Only 38% of aboriginal peoples living in rural or remote communities have a favourable perception of the exploration and mining industry, according to a recent Canada-wide study conducted by PR Associates. There are about 1,200 aboriginal communities located within 200 km of 180 producing mines and at least 2,500 active exploration projects.
The most responsible mining companies have always consulted with First Nations and obtained their permission to proceed. Both sides have worked out individual benefits agreements by which the mining company is obliged to provide training, business opportunity, grants and sometimes a royalty or share of the profits. That is as it should be.
The goals of the new PR Associates study is to provide information that will help build transparent relationships so that resource development can proceed. The benchmarks in the study provide insight into how miners can be socially responsible, and gain their social licences to operate. The industry can engage aboriginal communities in ways that are meaningful to them.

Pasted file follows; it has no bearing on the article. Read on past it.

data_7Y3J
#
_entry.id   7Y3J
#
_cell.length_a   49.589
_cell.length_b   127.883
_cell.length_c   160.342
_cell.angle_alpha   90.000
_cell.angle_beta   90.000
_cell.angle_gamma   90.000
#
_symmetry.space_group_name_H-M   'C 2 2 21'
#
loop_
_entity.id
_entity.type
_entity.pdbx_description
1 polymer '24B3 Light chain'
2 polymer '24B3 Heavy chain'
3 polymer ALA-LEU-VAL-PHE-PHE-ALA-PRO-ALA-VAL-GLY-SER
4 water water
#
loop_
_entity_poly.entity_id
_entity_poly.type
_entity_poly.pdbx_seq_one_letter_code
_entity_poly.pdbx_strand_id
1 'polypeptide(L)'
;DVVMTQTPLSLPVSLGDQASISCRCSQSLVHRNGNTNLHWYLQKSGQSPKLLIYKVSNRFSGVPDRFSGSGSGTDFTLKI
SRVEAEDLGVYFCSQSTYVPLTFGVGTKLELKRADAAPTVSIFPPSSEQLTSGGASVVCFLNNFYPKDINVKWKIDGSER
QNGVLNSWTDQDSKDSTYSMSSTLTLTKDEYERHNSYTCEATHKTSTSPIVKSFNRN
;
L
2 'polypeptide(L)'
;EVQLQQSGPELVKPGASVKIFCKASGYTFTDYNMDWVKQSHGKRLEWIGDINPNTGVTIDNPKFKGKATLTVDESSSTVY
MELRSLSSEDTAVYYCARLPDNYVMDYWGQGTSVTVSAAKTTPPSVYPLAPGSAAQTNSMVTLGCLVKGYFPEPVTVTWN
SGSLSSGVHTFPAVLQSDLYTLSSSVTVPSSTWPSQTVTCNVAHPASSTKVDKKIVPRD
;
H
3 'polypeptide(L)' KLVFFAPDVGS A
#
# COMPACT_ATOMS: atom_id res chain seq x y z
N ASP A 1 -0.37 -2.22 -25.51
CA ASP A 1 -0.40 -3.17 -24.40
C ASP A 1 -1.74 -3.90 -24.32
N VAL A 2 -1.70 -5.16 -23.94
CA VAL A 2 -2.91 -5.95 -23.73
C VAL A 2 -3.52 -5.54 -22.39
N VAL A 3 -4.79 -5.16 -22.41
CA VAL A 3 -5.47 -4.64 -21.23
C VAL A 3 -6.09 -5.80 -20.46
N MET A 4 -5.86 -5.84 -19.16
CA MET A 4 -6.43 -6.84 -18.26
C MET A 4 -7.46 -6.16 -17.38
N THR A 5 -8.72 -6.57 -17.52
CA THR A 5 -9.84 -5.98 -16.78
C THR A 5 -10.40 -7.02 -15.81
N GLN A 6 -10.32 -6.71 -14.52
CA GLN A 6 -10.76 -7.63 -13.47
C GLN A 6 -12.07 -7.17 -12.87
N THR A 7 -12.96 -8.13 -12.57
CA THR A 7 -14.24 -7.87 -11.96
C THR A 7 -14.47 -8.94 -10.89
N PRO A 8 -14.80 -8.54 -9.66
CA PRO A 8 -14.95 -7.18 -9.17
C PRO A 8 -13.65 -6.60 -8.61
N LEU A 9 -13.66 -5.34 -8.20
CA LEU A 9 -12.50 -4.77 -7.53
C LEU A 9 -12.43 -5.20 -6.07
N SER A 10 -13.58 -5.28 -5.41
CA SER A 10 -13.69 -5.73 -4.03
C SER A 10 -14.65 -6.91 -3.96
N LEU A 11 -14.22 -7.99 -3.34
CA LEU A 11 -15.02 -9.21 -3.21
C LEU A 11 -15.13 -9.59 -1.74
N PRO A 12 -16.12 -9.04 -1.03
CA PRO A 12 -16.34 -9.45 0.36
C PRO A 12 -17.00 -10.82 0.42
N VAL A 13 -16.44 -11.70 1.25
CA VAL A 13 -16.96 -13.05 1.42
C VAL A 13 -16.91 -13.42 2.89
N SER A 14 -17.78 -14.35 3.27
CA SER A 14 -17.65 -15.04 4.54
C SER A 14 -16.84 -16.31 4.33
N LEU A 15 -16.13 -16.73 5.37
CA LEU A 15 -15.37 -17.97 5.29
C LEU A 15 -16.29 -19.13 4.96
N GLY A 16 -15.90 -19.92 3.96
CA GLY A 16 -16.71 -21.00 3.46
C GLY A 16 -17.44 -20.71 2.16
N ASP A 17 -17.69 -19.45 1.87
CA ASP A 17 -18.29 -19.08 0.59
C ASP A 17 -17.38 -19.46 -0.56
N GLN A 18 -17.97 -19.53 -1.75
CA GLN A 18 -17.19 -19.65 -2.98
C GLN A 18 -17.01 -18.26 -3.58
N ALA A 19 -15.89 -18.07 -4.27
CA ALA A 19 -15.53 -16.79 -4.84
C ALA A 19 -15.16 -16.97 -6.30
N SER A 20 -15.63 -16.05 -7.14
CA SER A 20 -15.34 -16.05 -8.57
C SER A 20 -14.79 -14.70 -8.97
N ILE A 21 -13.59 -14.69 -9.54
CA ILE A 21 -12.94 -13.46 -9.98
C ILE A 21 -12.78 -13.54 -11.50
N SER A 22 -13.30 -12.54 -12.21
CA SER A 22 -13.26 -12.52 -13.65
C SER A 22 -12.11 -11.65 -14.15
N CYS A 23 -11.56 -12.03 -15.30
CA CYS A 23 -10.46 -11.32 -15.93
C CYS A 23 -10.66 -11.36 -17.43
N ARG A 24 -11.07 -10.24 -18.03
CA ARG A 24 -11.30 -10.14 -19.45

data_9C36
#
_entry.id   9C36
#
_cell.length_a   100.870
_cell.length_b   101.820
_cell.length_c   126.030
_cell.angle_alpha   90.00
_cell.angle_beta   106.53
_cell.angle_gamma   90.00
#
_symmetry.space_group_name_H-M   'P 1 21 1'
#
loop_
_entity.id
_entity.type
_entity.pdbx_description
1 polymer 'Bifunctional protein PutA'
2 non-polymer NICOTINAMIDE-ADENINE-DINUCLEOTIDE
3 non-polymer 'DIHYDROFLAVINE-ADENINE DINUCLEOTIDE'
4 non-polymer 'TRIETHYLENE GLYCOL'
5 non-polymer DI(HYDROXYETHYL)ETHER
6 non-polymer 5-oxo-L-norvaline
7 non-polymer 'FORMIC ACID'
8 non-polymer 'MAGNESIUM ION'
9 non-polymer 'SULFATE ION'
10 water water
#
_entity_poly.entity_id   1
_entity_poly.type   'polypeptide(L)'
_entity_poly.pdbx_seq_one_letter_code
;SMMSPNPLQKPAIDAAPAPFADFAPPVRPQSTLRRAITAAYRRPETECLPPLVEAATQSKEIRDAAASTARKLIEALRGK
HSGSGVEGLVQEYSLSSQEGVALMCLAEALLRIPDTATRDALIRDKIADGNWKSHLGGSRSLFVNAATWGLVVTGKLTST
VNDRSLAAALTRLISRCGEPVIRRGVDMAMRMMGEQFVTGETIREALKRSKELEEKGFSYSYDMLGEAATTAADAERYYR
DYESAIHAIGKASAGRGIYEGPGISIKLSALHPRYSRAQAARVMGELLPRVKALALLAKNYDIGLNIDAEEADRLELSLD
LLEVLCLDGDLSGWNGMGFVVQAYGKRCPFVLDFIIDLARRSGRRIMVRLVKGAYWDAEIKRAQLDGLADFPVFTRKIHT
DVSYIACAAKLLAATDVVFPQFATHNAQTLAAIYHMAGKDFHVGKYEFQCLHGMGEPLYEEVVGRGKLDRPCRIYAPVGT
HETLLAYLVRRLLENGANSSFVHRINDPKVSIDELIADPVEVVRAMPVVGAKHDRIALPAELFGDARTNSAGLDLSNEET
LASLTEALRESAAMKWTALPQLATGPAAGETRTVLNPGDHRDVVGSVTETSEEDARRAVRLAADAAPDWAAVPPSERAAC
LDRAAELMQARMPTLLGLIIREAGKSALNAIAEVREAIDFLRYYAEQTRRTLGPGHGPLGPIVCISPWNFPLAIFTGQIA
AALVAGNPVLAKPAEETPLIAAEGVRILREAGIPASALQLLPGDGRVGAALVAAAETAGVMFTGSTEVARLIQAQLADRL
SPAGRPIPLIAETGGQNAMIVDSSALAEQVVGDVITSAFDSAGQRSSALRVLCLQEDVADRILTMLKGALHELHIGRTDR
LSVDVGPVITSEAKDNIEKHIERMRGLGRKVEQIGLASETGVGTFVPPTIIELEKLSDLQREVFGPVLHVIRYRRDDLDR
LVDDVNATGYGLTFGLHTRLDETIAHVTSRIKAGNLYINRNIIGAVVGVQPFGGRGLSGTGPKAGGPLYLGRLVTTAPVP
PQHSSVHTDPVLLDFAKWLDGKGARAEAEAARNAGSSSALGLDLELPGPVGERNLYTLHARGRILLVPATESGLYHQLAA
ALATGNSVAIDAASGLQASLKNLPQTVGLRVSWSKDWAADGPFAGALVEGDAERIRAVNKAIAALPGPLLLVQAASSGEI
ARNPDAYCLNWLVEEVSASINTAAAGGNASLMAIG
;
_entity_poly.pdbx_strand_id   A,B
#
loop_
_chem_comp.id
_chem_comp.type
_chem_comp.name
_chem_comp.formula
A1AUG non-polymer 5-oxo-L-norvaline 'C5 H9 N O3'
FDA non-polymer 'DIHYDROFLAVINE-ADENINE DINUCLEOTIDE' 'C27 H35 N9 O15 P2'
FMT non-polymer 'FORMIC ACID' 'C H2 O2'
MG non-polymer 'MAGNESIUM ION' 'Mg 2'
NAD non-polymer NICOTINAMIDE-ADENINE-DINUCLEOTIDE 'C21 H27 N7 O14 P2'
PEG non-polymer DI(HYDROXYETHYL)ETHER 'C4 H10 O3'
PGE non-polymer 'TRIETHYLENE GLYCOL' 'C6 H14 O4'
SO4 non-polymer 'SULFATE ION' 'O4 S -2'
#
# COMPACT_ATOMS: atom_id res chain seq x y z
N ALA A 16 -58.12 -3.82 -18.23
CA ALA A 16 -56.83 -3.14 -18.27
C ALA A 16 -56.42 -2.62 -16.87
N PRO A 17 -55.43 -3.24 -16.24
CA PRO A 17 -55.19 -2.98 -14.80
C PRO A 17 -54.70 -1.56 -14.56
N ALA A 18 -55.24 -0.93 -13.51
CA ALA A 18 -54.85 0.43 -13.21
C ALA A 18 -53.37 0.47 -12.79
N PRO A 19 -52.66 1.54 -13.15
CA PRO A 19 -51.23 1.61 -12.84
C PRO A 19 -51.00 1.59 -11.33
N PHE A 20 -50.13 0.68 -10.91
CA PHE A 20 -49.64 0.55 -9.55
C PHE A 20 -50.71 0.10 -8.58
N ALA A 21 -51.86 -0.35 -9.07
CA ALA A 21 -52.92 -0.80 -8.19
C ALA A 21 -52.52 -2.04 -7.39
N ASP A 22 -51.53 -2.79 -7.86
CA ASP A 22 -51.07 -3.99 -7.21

The PR study also uncovered a few positive statistics. On most topics aboriginal people under age 35 have a more positive opinion of mining than do their elders. The study also revealed favourable impressions of the industry in several areas, including providing economic benefits, opportunities for Canadians and youth, ensuring employee safety and respecting human rights.
All of this information will be of value to explorers and miners. It should be required reading for executive teams wanting to improve their social responsibility.
PR Associates presented the findings of the study at the 2014 Yukon Geoscience Forum. To read the entire “Aboriginal Canadian and Their Support for the Mining Industry: The Reality, Challenges and Solutions” click here and provide your information via email to PR Associates.